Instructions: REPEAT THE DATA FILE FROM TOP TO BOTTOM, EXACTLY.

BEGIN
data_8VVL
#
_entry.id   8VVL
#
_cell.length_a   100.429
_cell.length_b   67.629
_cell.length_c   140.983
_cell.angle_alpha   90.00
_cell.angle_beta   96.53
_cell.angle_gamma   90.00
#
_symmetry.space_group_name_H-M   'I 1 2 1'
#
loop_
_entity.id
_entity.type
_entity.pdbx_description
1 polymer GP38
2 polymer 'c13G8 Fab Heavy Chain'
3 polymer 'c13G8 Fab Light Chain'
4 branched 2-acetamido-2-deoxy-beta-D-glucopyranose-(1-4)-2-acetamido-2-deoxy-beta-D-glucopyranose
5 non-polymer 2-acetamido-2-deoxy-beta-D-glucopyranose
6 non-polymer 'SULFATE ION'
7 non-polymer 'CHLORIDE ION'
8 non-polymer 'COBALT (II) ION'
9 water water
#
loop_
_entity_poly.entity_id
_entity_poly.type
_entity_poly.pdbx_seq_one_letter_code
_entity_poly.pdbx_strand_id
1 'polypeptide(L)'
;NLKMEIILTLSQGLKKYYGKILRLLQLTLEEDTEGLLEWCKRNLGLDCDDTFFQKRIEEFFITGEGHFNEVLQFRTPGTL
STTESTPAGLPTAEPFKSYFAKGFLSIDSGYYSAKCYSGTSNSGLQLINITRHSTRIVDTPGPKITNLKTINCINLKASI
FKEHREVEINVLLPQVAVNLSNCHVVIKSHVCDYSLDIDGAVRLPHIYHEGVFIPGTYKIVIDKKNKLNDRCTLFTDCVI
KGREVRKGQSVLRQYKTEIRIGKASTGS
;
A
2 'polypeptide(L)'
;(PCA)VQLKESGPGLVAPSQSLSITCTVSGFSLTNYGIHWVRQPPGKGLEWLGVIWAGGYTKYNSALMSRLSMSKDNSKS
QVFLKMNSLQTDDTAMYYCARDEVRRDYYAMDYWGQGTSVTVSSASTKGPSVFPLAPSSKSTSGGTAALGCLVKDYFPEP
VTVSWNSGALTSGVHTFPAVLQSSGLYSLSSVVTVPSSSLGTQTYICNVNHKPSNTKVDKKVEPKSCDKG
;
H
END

data_8VVL
#
_entry.id   8VVL
#
_cell.length_a   100.429
_cell.length_b   67.629
_cell.length_c   140.983
_cell.angle_alpha   90.00
_cell.angle_beta   96.53
_cell.angle_gamma   90.00
#
_symmetry.space_group_name_H-M   'I 1 2 1'
#
loop_
_entity.id
_entity.type
_entity.pdbx_description
1 polymer GP38
2 polymer 'c13G8 Fab Heavy Chain'
3 polymer 'c13G8 Fab Light Chain'
4 branched 2-acetamido-2-deoxy-beta-D-glucopyranose-(1-4)-2-acetamido-2-deoxy-beta-D-glucopyranose
5 non-polymer 2-acetamido-2-deoxy-beta-D-glucopyranose
6 non-polymer 'SULFATE ION'
7 non-polymer 'CHLORIDE ION'
8 non-polymer 'COBALT (II) ION'
9 water water
#
loop_
_entity_poly.entity_id
_entity_poly.type
_entity_poly.pdbx_seq_one_letter_code
_entity_poly.pdbx_strand_id
1 'polypeptide(L)'
;NLKMEIILTLSQGLKKYYGKILRLLQLTLEEDTEGLLEWCKRNLGLDCDDTFFQKRIEEFFITGEGHFNEVLQFRTPGTL
STTESTPAGLPTAEPFKSYFAKGFLSIDSGYYSAKCYSGTSNSGLQLINITRHSTRIVDTPGPKITNLKTINCINLKASI
FKEHREVEINVLLPQVAVNLSNCHVVIKSHVCDYSLDIDGAVRLPHIYHEGVFIPGTYKIVIDKKNKLNDRCTLFTDCVI
KGREVRKGQSVLRQYKTEIRIGKASTGS
;
A
2 'polypeptide(L)'
;(PCA)VQLKESGPGLVAPSQSLSITCTVSGFSLTNYGIHWVRQPPGKGLEWLGVIWAGGYTKYNSALMSRLSMSKDNSKS
QVFLKMNSLQTDDTAMYYCARDEVRRDYYAMDYWGQGTSVTVSSASTKGPSVFPLAPSSKSTSGGTAALGCLVKDYFPEP
VTVSWNSGALTSGVHTFPAVLQSSGLYSLSSVVTVPSSSLGTQTYICNVNHKPSNTKVDKKVEPKSCDKG
;
H